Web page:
From Bimini to Chubb Key we did our longest passage to date over the very shallow Bahamas bank (avg. depth only 15ft) and then into the very deep Tongue of the Ocean (over 3000ft)
As the wind direction was not conducive to sailing a direct route fast we detoured a bit to get a better angle on the wind. We were flying at 7kts sometimes. When night fell we dropped sail and motored directly into the wind and waves for hours. There are are almost no lighted navigational aids in the Bahamas so we were navigating blindly by GPS. Once arrived at Chubb Cay anchorage our friends on Oceane helped guide us in on the VHF radio and by flashing their spotlight. Even still we came within 10ft of hitting the red unlit channel marker! FULL STOP! At about 4:30am we fell exhausted into our berth.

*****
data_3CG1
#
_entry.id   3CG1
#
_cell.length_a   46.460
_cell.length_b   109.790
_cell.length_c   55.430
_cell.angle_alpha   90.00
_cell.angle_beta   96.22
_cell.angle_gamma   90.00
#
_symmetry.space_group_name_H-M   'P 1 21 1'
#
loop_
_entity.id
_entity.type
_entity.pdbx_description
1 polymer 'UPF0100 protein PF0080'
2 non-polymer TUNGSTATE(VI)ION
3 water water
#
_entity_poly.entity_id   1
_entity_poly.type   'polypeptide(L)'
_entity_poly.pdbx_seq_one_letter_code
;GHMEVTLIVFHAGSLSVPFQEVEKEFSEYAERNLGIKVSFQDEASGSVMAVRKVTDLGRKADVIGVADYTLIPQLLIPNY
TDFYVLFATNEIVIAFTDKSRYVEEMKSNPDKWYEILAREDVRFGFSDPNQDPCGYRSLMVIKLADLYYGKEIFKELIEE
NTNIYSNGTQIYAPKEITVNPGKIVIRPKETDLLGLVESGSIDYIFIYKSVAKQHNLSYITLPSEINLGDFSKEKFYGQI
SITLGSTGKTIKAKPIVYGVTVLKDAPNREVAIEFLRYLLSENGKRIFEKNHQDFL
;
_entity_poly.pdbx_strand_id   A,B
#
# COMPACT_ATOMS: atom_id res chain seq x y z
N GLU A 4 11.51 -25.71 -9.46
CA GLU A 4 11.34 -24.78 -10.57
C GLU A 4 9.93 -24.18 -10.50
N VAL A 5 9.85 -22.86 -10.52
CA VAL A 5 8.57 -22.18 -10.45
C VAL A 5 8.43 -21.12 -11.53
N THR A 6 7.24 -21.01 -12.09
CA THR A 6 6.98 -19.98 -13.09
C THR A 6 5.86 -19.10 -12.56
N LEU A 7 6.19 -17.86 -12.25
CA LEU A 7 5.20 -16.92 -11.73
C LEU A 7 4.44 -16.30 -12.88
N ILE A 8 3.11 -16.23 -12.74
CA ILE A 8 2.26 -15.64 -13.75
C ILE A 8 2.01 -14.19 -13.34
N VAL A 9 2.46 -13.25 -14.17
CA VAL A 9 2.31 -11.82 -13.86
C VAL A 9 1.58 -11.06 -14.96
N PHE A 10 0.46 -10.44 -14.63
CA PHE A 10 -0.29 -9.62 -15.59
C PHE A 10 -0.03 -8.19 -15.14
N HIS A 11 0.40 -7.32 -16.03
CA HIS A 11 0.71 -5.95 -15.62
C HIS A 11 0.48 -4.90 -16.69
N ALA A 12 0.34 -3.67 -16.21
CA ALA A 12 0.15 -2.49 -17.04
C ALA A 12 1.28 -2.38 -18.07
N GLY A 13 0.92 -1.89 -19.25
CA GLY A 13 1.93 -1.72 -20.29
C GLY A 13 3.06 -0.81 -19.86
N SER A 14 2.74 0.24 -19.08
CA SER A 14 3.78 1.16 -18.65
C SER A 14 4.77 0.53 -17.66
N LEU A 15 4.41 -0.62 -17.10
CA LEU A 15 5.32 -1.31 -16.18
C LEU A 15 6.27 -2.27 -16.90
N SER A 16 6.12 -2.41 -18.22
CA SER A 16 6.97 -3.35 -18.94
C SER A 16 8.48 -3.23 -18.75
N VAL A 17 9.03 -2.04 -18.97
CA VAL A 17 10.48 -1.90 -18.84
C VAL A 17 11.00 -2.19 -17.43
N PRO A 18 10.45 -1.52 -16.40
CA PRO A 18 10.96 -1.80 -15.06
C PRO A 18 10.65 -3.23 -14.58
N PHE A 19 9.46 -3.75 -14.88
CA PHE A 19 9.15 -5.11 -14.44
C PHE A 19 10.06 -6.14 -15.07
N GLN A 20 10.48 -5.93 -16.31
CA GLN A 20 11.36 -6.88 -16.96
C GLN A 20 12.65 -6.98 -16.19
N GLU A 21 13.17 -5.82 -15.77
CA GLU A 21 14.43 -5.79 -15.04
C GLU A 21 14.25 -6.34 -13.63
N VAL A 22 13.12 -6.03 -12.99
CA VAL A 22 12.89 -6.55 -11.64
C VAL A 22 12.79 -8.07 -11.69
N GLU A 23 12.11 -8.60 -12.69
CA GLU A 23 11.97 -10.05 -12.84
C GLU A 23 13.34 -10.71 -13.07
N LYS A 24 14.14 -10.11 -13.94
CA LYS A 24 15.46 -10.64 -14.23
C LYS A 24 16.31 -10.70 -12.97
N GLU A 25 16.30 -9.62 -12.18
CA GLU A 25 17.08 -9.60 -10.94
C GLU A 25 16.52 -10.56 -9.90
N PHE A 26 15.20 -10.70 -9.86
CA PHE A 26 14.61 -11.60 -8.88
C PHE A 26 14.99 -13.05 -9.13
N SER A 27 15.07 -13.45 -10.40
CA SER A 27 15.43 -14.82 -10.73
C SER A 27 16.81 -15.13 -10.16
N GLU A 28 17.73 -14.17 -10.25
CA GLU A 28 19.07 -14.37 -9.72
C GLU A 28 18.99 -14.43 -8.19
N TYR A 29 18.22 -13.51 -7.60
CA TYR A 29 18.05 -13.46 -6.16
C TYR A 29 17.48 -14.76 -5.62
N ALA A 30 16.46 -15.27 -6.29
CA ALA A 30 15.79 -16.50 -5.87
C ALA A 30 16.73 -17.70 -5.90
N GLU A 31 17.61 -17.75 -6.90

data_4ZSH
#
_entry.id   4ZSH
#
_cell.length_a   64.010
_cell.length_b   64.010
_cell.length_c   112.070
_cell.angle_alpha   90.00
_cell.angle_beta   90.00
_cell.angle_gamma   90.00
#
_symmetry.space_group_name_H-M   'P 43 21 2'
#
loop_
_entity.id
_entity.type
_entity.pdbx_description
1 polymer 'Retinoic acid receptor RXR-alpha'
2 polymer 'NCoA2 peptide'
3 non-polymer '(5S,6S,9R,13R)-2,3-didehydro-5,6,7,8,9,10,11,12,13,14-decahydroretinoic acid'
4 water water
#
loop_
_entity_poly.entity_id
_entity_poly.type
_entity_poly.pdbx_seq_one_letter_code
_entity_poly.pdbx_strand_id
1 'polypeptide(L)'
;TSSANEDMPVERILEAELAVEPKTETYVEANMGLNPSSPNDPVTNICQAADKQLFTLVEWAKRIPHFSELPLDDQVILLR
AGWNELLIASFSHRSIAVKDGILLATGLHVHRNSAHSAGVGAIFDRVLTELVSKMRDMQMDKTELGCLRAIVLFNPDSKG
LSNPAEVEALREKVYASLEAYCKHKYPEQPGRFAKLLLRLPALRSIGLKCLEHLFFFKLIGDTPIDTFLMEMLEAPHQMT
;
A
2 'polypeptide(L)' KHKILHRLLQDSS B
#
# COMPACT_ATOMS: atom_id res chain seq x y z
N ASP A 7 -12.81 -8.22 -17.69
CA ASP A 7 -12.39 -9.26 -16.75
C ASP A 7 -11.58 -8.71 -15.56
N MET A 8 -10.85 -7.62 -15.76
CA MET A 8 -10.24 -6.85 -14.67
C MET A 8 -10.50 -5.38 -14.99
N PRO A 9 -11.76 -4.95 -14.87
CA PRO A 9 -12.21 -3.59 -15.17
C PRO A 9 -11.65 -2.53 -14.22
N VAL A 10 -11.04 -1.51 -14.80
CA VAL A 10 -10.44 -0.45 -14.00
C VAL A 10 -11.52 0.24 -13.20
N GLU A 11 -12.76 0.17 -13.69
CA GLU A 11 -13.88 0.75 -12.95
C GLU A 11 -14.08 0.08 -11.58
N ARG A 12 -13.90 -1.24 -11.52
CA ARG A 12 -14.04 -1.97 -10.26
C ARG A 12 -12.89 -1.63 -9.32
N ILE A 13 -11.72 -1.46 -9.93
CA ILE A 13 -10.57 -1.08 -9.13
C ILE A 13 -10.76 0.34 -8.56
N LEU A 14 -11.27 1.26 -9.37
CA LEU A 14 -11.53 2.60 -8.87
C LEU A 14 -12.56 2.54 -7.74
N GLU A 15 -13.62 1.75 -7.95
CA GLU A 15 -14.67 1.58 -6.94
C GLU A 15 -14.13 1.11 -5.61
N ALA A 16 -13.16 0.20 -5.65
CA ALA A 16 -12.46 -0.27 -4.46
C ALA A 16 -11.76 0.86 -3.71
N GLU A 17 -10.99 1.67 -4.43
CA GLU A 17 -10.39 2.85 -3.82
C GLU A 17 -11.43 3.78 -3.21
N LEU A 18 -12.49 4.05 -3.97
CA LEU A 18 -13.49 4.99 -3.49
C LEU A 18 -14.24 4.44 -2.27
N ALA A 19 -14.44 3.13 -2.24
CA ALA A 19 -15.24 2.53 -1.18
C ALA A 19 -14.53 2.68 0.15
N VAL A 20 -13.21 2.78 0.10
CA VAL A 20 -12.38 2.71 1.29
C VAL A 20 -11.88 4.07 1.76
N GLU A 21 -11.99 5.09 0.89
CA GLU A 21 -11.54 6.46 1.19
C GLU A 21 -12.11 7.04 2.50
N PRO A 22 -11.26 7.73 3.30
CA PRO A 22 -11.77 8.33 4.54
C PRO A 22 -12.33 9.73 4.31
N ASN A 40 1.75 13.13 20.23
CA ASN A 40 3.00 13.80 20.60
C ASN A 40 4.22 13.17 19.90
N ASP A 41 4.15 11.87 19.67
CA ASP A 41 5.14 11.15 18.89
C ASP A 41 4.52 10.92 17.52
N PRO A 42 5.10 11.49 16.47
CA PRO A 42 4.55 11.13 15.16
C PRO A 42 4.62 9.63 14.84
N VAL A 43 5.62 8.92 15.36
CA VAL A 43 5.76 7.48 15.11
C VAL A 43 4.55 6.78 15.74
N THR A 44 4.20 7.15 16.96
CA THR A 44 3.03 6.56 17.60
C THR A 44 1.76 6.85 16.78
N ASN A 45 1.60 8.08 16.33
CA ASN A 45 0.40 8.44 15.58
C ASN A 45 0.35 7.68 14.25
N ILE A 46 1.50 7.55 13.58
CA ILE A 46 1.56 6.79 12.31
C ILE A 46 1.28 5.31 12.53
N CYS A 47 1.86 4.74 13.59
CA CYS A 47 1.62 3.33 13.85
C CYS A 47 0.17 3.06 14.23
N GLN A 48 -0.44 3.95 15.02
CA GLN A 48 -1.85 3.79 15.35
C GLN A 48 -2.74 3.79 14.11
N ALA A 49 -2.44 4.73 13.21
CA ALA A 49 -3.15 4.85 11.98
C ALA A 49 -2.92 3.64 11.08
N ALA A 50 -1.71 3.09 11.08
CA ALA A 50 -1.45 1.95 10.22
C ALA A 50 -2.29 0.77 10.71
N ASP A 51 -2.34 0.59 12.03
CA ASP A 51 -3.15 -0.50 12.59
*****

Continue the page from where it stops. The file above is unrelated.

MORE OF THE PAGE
The following day we woke up late (understandably) and spent the day recovering, going about our daily chores and working on projects. I installed a new autopilot flux gate compass and am really looking forward to trying it out! I went for a first swim in these crystal clear waters. A little shark hung out under our boat.
That evening an ocean swell from the south east rounded the corner of the cay into the anchorage. The wind had us pointing north so this swell was hitting us from the side making our boats very rolly. No one slept well, if at all. It was bad. The next day we moved over into a slightly more protected area. We also tried an anchor bridle, a new practice for me that worked quite effectively. Basically when already at anchor you secure a rope to you anchor chain (we used a carribeener) you then secure the other end of the rope to the stern of the boat. As you let our more anchor chain the stern rope pulls and rotates your boat. We adjusted it so that we were pointing into the swells instead of taking them on the side. Much more comfortable.